Lessons from Going to the NFR

A trip to Las Vegas in 1998 for the National Finals Rodeo was an educational experience for my husband and me. May our lessons help other couples in planning their trip to the NFR.

 Lesson #1 Get pre-conditioned to sleep deprivation, overstimulation, and being inseparable. My spouse and I weren’t used to total togetherness, going to bed extremely late and nonstop activities. Be advised that within 48 hours of a shortage of sleep, tempers can flare up.

 Lesson #2 Hold hands. In 1998, my husband and I didn’t own flip phones—we left the bag phone at home. Holding hands might sound romantic, but we did it to keep from getting separated.

 Our first Vegas fight took place surrounded by people at the Thomas & Mack Center. We split up to use the restroom before finding our seats for the rodeo and when I came out I couldn’t find my husband or see over the mass of people. There were black cowboy hats like his everywhere so I spent several minutes trying to spot him but he found me first. We were both so mad that what followed was a verbal collision over whose fault it was for getting separated and we didn’t care who heard us.

 Neither my husband nor I would back down to acknowledge a young bachelor friend who approached us, for fear of losing ground in our argument of blame. Minutes passed while our smirking friend witnessed our bickering—amused I’m sure—before we finally stopped quarreling to talk to him. After that, my husband held my hand everywhere we went except for the trip home.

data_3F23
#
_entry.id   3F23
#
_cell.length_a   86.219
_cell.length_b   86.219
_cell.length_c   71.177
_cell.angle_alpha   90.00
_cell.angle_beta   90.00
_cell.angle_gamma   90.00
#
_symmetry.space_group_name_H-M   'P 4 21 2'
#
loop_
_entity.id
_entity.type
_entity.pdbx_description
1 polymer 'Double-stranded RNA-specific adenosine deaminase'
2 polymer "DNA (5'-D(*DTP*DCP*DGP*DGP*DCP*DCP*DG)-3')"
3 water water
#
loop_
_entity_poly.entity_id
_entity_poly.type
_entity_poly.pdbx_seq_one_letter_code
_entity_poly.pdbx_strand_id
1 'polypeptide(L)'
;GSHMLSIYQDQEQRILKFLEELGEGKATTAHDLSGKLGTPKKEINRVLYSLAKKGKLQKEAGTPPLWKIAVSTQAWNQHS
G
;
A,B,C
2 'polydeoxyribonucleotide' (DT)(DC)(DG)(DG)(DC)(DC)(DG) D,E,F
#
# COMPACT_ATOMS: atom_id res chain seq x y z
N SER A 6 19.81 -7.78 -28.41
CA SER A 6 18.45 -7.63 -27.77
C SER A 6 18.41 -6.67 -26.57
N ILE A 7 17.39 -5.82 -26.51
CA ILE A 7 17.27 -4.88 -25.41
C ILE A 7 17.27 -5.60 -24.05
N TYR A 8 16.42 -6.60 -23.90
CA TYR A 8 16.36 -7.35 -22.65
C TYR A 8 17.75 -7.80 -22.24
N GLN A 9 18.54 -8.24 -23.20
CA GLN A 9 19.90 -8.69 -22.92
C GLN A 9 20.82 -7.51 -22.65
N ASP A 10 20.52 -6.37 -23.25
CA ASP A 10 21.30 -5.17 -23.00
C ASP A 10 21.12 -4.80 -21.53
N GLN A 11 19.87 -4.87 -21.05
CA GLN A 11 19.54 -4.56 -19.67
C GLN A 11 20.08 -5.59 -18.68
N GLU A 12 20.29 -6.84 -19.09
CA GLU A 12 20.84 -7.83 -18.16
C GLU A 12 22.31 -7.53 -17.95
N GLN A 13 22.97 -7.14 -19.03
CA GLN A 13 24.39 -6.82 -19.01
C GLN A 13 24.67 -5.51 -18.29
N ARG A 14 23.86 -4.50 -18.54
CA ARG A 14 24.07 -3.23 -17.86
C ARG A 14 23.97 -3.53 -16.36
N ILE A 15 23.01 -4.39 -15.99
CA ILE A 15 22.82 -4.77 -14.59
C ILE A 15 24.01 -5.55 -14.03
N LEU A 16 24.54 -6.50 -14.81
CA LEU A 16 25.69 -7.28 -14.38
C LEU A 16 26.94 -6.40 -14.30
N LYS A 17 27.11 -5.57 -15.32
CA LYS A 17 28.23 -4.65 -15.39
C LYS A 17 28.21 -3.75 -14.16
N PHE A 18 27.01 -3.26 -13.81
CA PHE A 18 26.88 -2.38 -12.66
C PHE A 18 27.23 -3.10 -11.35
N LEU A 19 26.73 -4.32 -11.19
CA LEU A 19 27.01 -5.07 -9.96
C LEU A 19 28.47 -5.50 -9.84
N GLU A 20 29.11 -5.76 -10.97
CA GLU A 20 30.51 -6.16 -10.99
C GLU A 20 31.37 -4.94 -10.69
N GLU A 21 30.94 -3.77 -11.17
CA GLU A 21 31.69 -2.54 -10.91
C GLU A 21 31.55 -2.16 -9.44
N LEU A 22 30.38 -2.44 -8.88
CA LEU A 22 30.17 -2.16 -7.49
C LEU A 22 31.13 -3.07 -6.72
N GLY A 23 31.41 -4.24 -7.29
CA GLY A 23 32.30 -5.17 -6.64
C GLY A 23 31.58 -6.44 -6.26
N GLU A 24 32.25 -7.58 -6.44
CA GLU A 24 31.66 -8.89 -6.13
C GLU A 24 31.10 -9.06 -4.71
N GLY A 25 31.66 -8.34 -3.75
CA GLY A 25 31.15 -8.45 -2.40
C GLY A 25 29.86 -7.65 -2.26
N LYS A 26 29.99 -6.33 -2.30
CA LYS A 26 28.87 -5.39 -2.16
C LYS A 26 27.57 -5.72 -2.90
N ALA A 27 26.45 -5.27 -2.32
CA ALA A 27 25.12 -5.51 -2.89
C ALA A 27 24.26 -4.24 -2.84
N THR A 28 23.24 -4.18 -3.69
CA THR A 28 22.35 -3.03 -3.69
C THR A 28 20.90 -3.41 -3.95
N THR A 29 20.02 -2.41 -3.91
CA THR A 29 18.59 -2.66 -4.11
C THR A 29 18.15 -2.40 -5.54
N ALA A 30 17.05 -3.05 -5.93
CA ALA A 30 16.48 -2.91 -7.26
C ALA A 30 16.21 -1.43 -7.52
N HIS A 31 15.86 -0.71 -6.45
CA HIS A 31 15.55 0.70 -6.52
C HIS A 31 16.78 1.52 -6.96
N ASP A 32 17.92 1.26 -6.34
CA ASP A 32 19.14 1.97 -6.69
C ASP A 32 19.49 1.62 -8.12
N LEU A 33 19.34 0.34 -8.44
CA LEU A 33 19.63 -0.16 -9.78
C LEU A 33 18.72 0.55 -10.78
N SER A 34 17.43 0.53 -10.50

Lesson #3 After 3-4 days in Vegas, consider riding the elevator separately or choose a designated button pusher. What we call “The Elevator Story,” is our most memorable Vegas fight.

 I had our hotel’s second floor button programmed into my head because we’d gotten used to getting off the elevator on that floor. By the third day I began to lose all concentration due to sleep deprivation and overstimulation but even rummy-tired I could still push the second floor button like a robot.

 On day five we were in a hurry getting to the airport to fly home and needed to get off the elevator at ground level but I accidentally pushed the second floor button and we had to ride the elevator through all the floor stops. Instead of keeping my finger away, my husband watched me push the same wrong button two more times so that the elevator kept bypassing the ground level floor for another round of stops. When it finally reached the lobby, my husband ejected himself from the elevator.

 Lesson #4 The last lesson is to never leave your partner at the gate. My dawdling to get a coffee triggered a third dispute. While I was gone, our flight started boarding. My husband was considerate enough to wait for me but when I returned, I knew leaving was a mistake. I watched our luggage take a beating as he quickly and carelessly dragged it down the steps to our small plane.

 What we learned the most from our trip is that marriage is like an elevator. It consists of a lot of ups and downs. In general, it’s a pleasant experience as long as

Column originally published November 29-Dec. 5, 2009

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